Photographs of a Cape Cobra slithering along Hout Bay beach and even into the water caused a stir on Twitter and Facebook. Resident Jeffrey Rink confirmed he saw the reptile and herded it out of the Atlantic Ocean waters into the sand.
HOUT BAY, Cape Town - Jeffrey Rink had been taking regular walks on Hout Bay beach for more than ten years without incident.
Days ago, however, his usual stroll was interrupted by an encounter with a terrifying creature - a venomous snake.
"Really, it looked like a piece of seaweed," said Rink in a telephonic interview with eNCA.com.
The snake Rink spotted -- a Cape Cobra -- is one of the most venomous snakes on the African continent. On Sunday, the specimen found its way onto the sands of Hout Bay beach and Rink was there to capture it all on camera at around 15:45 CAT.
He told eNCA.com he was upset to hear and read others were taking credit for the photographs he took.
At first, it seemed Janice Gianna Wagner was the source of the images, which celebrity Vanessa Heywood then shared on Twitter.
But Rink says he took the original pictures and then sent them to his partner who shared them with Wagner. She posted the photographs on a community Facebook group for Hout Bay residents.
Rink confirmed the sighting of the Cape Cobra was true and not a Photoshop hoax. A couple of Hout Bay residents, including Michelle Clarke, responded to confirm the sighting.
Wagner had told eNCA.com she was walking with a cousin and a friend when she saw the slithery swimmer.
"It is real and it is ridiculous to Photoshop," Wagner told eNCA.com in a text message.
Some Hout Bay residents and others on Twitter expressed disbelief at the remarkable photographs of a large snake (by some estimates around 1.8 metres long) on the popular beach.
But, responding to an eNCA.com story on the topic, there were some who were adament the snake pictures were legitimate.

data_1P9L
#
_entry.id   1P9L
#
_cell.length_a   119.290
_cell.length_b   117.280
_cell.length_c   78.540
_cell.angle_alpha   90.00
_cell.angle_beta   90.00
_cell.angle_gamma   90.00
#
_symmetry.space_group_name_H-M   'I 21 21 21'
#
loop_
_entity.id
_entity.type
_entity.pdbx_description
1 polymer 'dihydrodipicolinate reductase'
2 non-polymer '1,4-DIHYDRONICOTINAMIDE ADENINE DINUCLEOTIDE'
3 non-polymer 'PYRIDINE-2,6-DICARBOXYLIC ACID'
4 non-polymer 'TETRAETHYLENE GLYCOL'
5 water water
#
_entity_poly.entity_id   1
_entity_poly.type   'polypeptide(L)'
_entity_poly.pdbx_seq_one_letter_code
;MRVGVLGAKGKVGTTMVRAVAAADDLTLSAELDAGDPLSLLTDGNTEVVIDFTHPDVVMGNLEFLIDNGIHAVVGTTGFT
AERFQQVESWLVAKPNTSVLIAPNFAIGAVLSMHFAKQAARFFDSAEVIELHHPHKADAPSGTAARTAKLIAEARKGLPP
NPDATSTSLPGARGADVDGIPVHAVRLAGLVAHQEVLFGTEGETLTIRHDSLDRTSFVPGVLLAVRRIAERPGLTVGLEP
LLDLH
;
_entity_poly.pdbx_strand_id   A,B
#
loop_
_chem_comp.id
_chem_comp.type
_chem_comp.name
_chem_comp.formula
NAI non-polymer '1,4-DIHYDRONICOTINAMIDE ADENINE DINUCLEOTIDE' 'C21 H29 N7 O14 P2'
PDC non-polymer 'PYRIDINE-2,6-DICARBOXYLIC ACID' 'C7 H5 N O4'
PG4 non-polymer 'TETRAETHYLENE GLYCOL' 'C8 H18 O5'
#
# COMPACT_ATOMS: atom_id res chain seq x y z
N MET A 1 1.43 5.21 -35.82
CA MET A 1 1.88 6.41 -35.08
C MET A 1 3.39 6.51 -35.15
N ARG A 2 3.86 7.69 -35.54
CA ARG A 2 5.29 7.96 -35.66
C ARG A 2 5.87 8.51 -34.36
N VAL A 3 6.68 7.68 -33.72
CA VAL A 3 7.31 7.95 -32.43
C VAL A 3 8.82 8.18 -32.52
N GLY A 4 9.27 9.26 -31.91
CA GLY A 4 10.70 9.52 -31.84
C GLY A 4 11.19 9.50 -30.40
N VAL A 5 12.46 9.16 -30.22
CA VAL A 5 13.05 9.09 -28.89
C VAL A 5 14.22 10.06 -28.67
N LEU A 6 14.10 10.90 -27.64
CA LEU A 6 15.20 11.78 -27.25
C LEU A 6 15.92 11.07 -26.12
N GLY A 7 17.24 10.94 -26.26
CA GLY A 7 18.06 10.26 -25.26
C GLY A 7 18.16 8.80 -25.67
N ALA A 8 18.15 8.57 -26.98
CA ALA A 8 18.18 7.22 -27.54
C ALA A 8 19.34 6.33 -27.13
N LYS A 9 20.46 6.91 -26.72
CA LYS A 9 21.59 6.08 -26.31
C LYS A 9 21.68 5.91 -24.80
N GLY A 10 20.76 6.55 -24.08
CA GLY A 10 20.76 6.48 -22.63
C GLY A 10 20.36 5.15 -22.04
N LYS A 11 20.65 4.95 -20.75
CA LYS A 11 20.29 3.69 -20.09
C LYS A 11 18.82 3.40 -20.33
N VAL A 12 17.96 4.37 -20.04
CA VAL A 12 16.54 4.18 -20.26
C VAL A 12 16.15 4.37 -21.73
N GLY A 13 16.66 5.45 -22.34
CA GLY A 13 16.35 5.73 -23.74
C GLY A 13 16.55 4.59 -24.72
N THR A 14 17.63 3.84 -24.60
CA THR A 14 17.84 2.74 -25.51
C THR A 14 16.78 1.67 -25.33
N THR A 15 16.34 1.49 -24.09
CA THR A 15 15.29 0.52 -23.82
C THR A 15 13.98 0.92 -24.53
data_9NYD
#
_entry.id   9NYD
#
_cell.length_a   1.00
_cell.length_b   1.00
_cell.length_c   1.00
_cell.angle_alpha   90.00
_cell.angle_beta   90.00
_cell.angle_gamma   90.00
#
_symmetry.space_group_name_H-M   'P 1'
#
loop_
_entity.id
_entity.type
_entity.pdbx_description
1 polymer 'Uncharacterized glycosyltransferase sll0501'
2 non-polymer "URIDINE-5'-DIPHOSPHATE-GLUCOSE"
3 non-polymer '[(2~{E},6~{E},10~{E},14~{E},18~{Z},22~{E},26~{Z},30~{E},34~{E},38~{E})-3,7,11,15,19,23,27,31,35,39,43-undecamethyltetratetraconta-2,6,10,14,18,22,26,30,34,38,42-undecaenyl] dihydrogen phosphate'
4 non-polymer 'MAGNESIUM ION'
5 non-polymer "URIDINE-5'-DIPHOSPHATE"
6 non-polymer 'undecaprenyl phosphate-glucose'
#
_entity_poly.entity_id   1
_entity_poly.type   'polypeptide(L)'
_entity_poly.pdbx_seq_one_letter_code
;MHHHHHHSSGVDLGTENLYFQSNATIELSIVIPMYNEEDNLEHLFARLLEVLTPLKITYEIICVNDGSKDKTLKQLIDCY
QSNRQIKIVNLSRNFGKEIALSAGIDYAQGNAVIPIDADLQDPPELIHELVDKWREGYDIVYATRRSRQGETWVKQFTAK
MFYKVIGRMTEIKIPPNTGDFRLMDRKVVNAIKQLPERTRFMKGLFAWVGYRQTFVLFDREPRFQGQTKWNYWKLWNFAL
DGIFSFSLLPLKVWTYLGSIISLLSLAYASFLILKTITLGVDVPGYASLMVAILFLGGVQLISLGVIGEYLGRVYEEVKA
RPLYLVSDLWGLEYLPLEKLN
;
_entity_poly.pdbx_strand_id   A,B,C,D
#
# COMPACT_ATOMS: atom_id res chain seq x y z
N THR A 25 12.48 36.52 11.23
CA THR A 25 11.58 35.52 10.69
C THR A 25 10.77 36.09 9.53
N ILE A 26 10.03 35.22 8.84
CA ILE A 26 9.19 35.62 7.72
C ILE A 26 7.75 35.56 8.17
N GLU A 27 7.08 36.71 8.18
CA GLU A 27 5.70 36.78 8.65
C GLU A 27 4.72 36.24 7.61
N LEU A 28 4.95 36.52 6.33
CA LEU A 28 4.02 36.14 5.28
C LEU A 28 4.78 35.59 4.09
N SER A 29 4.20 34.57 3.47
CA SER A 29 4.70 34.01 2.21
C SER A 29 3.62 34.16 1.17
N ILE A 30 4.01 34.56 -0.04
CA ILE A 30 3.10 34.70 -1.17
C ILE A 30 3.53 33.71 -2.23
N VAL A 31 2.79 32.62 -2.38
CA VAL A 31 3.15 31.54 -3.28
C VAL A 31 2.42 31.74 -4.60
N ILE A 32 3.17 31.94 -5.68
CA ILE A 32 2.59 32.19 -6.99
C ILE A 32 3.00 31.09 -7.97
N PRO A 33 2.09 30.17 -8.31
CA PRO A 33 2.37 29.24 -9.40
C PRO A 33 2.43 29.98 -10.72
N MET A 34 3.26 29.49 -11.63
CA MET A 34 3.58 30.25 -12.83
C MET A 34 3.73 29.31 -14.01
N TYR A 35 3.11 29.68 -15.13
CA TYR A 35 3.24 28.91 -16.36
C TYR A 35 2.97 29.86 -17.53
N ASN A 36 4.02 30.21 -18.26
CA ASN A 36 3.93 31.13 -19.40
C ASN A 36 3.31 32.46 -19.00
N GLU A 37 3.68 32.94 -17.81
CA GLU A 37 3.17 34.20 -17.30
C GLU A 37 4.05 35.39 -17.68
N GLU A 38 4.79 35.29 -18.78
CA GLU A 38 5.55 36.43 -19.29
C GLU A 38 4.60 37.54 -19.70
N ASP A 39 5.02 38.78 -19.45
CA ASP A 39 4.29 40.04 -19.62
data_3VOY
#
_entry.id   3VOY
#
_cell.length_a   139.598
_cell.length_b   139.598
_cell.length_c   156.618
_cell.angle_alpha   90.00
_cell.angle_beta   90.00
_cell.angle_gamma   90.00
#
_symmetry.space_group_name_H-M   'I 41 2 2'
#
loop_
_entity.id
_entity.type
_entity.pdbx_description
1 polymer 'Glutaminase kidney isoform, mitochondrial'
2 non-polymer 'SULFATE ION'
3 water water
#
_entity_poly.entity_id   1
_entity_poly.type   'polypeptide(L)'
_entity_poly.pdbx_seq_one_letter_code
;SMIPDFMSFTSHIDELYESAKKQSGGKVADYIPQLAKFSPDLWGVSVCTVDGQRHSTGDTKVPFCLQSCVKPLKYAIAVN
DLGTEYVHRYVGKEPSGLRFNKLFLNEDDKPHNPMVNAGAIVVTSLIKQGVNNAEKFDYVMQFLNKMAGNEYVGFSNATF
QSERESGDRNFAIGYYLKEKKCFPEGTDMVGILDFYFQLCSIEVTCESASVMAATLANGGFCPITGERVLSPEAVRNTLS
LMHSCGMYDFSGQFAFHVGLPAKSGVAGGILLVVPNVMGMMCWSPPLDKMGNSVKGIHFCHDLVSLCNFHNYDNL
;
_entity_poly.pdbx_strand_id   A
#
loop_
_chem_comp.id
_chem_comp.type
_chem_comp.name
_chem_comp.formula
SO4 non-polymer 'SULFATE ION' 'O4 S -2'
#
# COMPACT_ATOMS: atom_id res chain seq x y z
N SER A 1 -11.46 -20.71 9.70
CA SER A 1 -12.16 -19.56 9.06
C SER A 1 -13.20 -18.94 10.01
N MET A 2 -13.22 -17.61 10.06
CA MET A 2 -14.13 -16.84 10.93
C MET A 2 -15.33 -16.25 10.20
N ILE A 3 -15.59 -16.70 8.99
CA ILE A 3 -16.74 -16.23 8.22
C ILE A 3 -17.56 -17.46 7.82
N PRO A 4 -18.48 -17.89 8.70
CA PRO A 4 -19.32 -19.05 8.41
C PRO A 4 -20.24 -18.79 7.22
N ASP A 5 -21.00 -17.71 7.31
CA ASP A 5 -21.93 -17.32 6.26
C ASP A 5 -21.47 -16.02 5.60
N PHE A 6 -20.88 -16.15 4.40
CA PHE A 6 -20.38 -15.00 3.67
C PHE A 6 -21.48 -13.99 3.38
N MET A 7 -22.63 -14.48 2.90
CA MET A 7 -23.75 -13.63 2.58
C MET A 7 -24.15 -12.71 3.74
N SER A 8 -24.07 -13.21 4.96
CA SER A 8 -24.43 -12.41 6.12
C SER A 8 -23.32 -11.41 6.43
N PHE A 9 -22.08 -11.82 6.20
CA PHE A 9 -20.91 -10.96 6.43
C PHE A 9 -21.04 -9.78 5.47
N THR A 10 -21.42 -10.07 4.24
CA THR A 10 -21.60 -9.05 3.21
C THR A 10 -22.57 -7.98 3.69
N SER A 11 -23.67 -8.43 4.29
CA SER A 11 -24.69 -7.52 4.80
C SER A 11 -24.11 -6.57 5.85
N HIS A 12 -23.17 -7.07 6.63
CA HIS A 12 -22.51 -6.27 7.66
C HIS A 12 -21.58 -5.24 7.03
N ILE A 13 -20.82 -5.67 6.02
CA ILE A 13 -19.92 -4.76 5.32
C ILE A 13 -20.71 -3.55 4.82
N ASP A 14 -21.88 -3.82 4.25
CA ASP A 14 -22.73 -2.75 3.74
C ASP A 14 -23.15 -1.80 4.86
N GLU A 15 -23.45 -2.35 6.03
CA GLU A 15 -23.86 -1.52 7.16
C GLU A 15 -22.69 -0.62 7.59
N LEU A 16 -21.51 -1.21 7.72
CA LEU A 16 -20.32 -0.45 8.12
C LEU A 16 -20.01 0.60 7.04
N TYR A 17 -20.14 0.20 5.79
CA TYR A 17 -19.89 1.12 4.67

"We herded it from the sea," Rink explained of his encounter with the cobra. Rink and another beachgoer called Claire managed to coerce it away from the water and towards a log.
"I kept people and dogs away."
"It wasn&39;t aggressive and I know the striking distance," he said when asked if he was fearful of the reptile.
Rink says the cobra burrowed itself into the sand under the log until it was barely noticeable, which he admitted was the scariest part.
He said anyone walking past unawares would not have been aware of the cobra hiding in the sand.
"It was about two hours I spent with a Cape Cobra," he said of his experience.
Interestingly, Rink is a clinical psychologist with an interest in environmental issues. He runs environmnetal retreats as a form of therapy, and this wasn&39;t the first time he had encountered a snake.
"Snakes are actually an interest of mine." he said cheerily. Sounds like the perfect person to herd a dangerous cobra from the sea into the sand.
* Watch an amateur video clip from Jeffrey Rink of the encounter, in the gallery above.
** This story was amended. It originally stated Skye Grove saw the snake firsthand but she contacted the author to say she had not.
*** Snake expoert Shaun MacLeod spoke to eNCA about the Hout Bay cobra. Watch the video in the gallery above.